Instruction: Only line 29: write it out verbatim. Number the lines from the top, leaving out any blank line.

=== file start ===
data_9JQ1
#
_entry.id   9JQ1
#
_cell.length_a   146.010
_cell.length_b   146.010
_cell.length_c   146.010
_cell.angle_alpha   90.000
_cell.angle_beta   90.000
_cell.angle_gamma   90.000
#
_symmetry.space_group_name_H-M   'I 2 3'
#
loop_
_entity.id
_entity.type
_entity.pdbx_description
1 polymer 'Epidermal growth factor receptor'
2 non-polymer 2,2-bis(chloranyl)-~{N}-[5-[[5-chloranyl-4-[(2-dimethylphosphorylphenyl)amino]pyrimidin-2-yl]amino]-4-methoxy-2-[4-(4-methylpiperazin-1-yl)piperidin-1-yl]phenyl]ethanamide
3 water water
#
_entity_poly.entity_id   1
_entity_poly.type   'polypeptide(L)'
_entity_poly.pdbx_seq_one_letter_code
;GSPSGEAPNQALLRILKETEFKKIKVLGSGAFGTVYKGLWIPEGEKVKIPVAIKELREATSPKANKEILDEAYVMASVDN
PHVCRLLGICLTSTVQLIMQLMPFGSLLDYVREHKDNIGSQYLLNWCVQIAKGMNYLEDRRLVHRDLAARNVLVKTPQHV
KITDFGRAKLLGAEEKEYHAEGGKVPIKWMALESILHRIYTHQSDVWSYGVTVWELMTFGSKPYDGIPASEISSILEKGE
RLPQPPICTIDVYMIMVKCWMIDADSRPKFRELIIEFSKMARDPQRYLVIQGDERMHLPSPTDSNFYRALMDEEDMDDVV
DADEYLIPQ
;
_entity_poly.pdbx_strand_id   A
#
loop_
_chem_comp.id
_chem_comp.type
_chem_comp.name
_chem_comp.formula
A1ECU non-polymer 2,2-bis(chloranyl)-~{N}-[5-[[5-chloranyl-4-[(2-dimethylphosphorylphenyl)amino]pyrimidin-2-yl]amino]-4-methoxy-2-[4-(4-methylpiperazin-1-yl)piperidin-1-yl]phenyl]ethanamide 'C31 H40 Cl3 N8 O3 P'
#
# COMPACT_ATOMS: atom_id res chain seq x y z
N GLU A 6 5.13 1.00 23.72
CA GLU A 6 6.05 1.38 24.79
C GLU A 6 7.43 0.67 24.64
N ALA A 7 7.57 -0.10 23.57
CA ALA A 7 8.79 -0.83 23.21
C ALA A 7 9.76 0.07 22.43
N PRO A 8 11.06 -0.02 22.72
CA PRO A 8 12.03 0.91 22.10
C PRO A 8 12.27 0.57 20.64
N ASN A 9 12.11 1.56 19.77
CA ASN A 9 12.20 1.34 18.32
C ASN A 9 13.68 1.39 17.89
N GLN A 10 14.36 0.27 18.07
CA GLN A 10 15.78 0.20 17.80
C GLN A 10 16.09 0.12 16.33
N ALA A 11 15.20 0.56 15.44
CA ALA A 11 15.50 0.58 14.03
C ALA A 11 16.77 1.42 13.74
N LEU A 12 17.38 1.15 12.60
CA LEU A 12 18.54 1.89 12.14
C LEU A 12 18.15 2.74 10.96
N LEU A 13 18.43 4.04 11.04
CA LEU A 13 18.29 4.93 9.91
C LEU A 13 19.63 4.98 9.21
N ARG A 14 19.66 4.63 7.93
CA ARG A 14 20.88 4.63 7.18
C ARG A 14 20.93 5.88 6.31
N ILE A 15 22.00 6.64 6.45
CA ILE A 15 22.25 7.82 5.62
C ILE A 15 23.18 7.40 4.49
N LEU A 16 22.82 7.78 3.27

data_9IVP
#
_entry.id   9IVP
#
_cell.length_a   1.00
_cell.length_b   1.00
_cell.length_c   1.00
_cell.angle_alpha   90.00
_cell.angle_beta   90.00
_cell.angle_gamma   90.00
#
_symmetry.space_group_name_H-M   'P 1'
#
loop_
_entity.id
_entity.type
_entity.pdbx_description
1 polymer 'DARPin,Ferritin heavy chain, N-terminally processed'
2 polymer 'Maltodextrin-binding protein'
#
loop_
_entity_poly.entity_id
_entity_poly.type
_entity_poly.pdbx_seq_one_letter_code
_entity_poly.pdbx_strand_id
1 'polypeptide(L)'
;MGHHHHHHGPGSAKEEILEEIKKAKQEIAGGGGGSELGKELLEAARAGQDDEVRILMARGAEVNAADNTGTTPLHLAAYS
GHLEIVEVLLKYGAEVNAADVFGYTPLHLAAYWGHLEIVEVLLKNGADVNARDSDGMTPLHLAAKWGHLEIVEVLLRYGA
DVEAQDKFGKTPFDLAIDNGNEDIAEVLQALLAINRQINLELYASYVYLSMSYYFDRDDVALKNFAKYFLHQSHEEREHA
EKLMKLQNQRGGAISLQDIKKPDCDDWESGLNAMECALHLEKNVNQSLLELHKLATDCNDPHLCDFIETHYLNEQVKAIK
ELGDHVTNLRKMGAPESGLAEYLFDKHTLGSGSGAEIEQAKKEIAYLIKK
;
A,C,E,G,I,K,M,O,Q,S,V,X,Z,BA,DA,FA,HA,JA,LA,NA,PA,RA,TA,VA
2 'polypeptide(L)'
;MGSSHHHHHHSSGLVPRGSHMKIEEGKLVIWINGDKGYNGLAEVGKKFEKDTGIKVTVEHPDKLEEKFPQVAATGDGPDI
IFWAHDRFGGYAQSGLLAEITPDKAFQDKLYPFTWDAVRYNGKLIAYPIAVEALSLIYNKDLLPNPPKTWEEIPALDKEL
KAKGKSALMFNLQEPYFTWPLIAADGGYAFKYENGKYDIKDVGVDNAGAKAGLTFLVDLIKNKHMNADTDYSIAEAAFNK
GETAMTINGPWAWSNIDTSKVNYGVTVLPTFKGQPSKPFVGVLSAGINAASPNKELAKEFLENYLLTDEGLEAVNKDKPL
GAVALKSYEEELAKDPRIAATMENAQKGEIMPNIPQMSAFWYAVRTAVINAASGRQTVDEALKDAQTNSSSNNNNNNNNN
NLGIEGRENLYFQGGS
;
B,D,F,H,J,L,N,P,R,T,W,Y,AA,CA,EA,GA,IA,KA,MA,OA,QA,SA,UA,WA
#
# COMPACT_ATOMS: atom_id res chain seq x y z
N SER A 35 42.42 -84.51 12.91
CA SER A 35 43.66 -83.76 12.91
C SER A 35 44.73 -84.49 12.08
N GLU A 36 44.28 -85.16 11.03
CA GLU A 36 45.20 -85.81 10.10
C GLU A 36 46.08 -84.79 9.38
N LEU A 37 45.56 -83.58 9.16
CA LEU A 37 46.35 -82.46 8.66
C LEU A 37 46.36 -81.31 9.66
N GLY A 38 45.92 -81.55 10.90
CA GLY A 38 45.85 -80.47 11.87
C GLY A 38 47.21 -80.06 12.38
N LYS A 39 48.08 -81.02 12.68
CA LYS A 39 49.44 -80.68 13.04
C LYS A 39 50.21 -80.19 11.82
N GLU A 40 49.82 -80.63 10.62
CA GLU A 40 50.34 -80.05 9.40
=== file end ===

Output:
DADEYLIPQ